I would combine both "no" categories into one category. Then, your data is clearly ranked. If you like, you could also see after your primarily analysis if entrepreneurs are more likely to be previous drinkers. The issue is that past drinking seems less related to your research question. If you want, you could even further segregate the categories such as: ...

3

Ordinal logistic regression is a fine choice for this situation. Your one issue is what to do with your independent variables. I would recommend against collapsing categories into just high vs. low, in general. For ordinal categories, you could represent them as nominal, via dummy codes, or represent them with a set of continuous numbers that represent ...

3

What about one of the Kendall's $\tau$s? They are a kind of rank correlation coefficient for ordinal data. Here's an example with Stata and $\tau_{b}$. A value of $−1$ implies perfect negative association, and $+1$ indicates perfect agreement. Zero indicates the absence of association. Here we see a modest, though significant, negative association between ...

3

I would use a Multinomial Generalized Linear Model for this, or rather a collection of them, one for each response. There do also exist Multivariate GLMs, but I don't know of an R package to do that and I also have never seen someone do Multivariate Multinomial GLM, but it should be possible. That said, the benefit of Multivariate GLM is usually not huge ...

3

Basically, measurement level describes certain assumption about the variables at hand. These assumptions imply additional information or structure of the data. For example, take the interval level. Just as at the ordinal level, values are ordered in a certain progression. In programming terms one could say that the interval class inherits the properties of ...

3

If you believe that your Likert item DV is tapping a continuous underlying quantity, eg. a strength of preference for or against something (which I presume you do), then your regression model should assume an ordinal DV because only then will you by trying to estimate the quantities you want: the effects of changes in IVs on the actual satisfaction level ...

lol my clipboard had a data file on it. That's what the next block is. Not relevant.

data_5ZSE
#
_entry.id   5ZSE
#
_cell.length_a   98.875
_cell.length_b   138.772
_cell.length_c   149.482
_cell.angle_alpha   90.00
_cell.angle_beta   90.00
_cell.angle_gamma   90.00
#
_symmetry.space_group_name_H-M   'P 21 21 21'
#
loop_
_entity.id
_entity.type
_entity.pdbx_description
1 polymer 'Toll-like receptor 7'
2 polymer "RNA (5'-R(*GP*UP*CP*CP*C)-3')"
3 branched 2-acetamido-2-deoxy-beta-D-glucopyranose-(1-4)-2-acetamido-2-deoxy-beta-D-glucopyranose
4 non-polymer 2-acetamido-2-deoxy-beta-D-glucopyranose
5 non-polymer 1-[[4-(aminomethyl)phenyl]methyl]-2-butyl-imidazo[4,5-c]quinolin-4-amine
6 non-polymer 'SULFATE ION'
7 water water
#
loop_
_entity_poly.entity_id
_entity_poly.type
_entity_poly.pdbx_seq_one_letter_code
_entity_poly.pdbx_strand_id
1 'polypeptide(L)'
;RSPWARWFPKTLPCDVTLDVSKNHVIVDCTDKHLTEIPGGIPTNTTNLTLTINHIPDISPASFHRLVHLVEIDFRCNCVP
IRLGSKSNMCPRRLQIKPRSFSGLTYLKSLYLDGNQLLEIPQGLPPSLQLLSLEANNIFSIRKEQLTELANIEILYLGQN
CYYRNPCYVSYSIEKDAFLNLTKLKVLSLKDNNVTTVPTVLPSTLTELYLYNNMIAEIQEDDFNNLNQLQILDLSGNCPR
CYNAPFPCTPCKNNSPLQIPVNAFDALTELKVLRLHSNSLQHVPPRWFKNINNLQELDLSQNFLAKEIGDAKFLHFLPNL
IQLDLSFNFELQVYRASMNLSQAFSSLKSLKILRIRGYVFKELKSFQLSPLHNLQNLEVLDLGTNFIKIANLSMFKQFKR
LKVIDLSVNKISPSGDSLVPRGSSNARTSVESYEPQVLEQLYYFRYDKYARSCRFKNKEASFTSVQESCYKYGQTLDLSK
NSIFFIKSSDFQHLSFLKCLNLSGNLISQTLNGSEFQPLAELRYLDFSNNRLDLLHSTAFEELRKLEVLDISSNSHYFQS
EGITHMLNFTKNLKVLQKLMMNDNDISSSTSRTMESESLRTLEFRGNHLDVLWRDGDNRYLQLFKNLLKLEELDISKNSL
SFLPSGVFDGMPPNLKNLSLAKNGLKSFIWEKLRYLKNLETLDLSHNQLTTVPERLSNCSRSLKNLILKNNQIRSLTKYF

3

First, a 14 point Likert scale is quite unusual. I don't think I've ever seen one. Is this the sum of two 7 point questions? Second, given that you are actually interested not in birth month, per se, but in time in school, why not use that? Beware that, by using birth month as a proxy for this, you are assuming that all the children in your study go to ...

3

You are looking for interval regression: In R you can use the survival package as explained here Or you can try with the intReg package using the intReg function

3

Here is an example using the R rms package orm function. The three variables are defined in the original question above. First we see which of 3 families yields the most parallelism. require(rms) row <- 0 for(gvar in list(pred_1, pred_2)) { row <- row + 1; col <- 0 for(fun in list(qlogis, qnorm, function(y) -log(-log(y)))) { col <- col ...

3

If you are using the ordinary parallel forms of proportion odds or CR models, the restrictions imposed on those models (equal slopes assumptions) concentrates the effects into a single parameter if the predictor is linear. There is no extra type I error. This is a form of borrowing information across $Y$ levels.

3

There are a variety of ordinal regression models (see Agresti) but they rely on certain assumptions. When those assumptions are violated, the models may become incorrect. The most common assumption is that of proportional odds. Multinomial regression does not make this assumption and can therefore model odds that are not proportional. However, an ...

2

Welcome to the site, @griseus. The simplest comparison is just a two-way contingency table. It ignores the ordinal relations between your categories, and in a sense is the most conservative test. If you have a complex sample design (stratification, clustering, unequal probabilities of selection), you need to use Rao-Scott corrections to the $\chi^2$ ...

2

What this formula computes is the the Proportion Estimation based on rankit method. X R F PE 25 1.0 .0909 .0455 28 2.0 .1818 .1364 29 3.5 .3182 .2727 29 3.5 .3182 .2727 31 5.0 .4545 .4091 32 6.0 .5455 .5000 33 8.0 .7273 .6818 33 8.0 .7273 .6818 33 8.0 .7273 .6818 35 10.0 .9091 .8636 37 11.0 1.0000 .9545 In the ...

2

Yes, you can do ordinal logistic regression with continuous independent variables. But what do you mean when you write Could I obtain in this way the D variable as percentages? You can get the D variable as percentages without doing any regression, just simple arithmetic. That's probably not what you want. You can get the predicted proportion of D in ...

2

Ordinal regression is appropriate whenever the dependent variable is ordinal: That is, when you can assume that the levels are in order, but not that the gaps between the levels are equal. If you analyze individual Likert items (each scored 1-5 or 1-7 or whatever) then this could be a very reasonable assumption. But other methods might be good too; this ...

2

Here's how you'd normally set these things out: Original table of counts: Column variable 1 2 3 4 Row 1 1 3 10 6 variable 2 2 3 10 7 3 1 6 14 12 4 0 1 9 ...